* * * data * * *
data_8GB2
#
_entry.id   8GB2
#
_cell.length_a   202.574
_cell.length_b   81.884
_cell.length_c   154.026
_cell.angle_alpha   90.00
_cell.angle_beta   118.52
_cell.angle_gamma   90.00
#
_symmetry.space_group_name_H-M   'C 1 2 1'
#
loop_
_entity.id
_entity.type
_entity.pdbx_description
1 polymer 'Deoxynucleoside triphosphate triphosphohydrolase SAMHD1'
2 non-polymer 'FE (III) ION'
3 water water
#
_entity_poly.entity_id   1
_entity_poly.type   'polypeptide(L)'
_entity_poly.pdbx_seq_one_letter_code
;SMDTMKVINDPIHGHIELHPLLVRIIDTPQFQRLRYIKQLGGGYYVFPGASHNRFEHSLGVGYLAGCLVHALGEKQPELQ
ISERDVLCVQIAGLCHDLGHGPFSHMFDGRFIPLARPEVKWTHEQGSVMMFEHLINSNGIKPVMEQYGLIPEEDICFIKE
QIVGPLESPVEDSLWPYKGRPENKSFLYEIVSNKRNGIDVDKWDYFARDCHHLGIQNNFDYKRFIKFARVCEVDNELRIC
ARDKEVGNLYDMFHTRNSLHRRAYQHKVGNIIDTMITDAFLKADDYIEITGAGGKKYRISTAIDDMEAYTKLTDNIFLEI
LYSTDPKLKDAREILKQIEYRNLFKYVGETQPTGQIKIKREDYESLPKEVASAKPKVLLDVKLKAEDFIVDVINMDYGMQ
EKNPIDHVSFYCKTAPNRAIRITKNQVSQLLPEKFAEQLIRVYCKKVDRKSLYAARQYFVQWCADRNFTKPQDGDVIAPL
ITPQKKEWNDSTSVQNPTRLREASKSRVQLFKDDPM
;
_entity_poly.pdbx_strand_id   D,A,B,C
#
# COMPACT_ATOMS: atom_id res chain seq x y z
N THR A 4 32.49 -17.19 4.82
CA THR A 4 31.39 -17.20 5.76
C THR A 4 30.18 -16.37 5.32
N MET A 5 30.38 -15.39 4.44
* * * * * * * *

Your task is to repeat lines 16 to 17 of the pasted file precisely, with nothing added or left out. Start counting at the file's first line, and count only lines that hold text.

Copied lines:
_entity.type
_entity.pdbx_description